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Consider the wind, among other things

Indian summer has finally run its course, after a week of shirt-sleeve weather in December. Today, finally, the sky is gray and overcast, and a cold wind blows from the northeast.

Lovely day for a walk.

This sky is not without its redeeming qualities. Like lines of surf advancing toward the shore, high bands of pale clouds surge out of the west, followed by thicker drifts rendered dark against the feeble sun only by virtue of their own density; not storm clouds. No rain for us today.

A few cloud clumps ahead of the front still capture enough sunlight to glow brightly, as though illuminated from within. Such a celestial scene invites hosts of shivering angels, draped in alabaster robes, gliding on albatross wings, strumming their golden harps, adjusting their halos, wishing they were real.

The wind down here is softly noisy -- whining past the power lines, singing in the cedars, hissing through the grasses.

Populations of different grass species flank the road, beds of tall, wiry filaments succeeded by patches of shorter stems still retaining their seed plumes. They all ripple when wind gusts muscle their way along the crisp brown steeplechase.

Occasionally, the breeze channels wind chimes' faint tinkling, airborne from its source on somebody's distant front porch. Some elements of civilization aren't all that unwelcome.

We accept the wind -- wind happens; but most of us don't consider the vast, impersonal forces in play. The breeze that blows your hair back is only a tiny spinoff of enormous processes -- order emerging from chaos -- light and shadow, heat and cold, stasis and fluctuation, even the spin of the earth beneath its atmospheric blanket, tossing as it turns, a sunlight junky with terminal insomnia.

The more we learn about our world, the natural world, the only world we have, the more we understand that we are not the center of any cosmic obsession. We're miniscule in the grand scheme of things, only along for the ride. But this realization is not cause for despair; quite the contrary, it's liberating. We can't blame ourselves or any other powers and principalities for many of the unpleasant things that life serves up. The "purpose" of our life is what we make it to be. We create our own life's meaning, and it's not sprayed on us at birth by some ethereal taskmaster. We can assume responsibility for the things we can control, and count on each other to help us cope with the adversities imposed on us by Nature or our own mistakes.

We are what we are, and we do what we can. And that's ... OK.

Except for the pines, cedars and junipers, most of the trees have lost their leaves. Their crowns seem dense, but they still present a gaunt and skeletal silhouette against the sky. They sway in the wind -- beckoning or threatening, it's hard to tell. Like river deltas and coastlines, the trees display a beautiful fractal geometry, manufactured in response to inherent natural characteristics -- what we sometimes characterize as "laws of nature." The patterns repeat -- branches yield to twigs, twigs to twiglets, and so on and on until they abut the constraints imposed by physiology and the environment.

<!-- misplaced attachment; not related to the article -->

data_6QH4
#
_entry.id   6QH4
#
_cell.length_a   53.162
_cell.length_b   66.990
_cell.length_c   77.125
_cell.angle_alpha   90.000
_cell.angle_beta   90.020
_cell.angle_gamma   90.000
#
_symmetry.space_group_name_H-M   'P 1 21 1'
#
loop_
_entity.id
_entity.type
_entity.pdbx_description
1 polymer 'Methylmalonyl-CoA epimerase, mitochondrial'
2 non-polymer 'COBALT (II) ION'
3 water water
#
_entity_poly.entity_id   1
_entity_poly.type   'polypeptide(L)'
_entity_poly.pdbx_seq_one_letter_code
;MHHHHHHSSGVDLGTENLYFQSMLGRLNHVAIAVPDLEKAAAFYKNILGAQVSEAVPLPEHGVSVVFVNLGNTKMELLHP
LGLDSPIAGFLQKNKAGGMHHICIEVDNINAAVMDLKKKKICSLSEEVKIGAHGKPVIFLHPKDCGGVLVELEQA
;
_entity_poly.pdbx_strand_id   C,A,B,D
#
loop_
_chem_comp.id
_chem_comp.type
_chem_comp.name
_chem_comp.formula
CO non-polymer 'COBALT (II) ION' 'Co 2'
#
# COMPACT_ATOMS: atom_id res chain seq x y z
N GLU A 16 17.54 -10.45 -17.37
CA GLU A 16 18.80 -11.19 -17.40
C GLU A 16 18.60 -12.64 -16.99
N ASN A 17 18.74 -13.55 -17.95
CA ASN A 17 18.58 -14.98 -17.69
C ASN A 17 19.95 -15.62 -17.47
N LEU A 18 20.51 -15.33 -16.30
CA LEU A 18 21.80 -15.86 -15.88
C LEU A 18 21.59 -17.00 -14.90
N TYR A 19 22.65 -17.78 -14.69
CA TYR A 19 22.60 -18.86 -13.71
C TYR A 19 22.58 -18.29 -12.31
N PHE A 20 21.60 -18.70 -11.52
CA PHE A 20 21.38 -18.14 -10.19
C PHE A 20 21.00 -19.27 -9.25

The sandy road is peppered with tracks -- deer and dogs, cats and rabbits, coons and people. This deserted stage must be a busy place after dark, the cast of dozens performing before a silent audience.

A small area bare of vegetation sports a solitary red ant pile. The ants are on winter sabbatical. At some time -- it could only have been in the remote past -- this area was wet and muddy. Some vehicle left the road long enough to imprint its tire tread across one half of the pile and its carefully-arranged gemstone-quality gravel grains. The dutiful ants apparently had time to repair some of the damage before the season changed, but theirs is still a split-level apartment complex.

Clusters of ground-cherry bushes dot the shoulder. Their fruits are shriveled now. Wish I'd seen them earlier, when they were still edible. Enclosed in paper-lantern husks, ground cherries are close relatives of tomatoes; in fact, they are just smaller versions of the tomatillos used to make salsa verde. When they mature, they turn yellow and sweet. One autumn, Dad picked a bunch, crushed the naked fruits, added a little lemon juice, pectin and sugar, and made ground-cherry jam. He also made a mess of the kitchen, according to Mom, and the jam was too lemony, but Dad claimed he liked it.

Incongruously, surrounded by dry and dormant plants, a dandelion seems to be enjoying the cool. Its fresh yellow blossom is flanked by a couple mature puff-balls, which retain their symmetry despite the wind. There are other active plants too, including a patch packed with pretty green rosettes of feathery leaves. I think they must be the first-year stage of some biennial -- most likely a weed, if such things exist.

Lacking the full panoply of colors and smells that we enjoy during the rest of the year, this season is often regarded as drab, even depressing. That's not fair. There's always something remarkable, something extraordinary, if we bother to notice. Something beautiful.

This is the equilibrium of nature. We are part of it, not just detached observers. It is us, and vice versa.

Regardless of what the calendar says, take time to tune in.

Jon Hauxwell, MD, is a retired family physician who grew up in Stockton and now lives outside Hays. hauxwell@ruraltel.net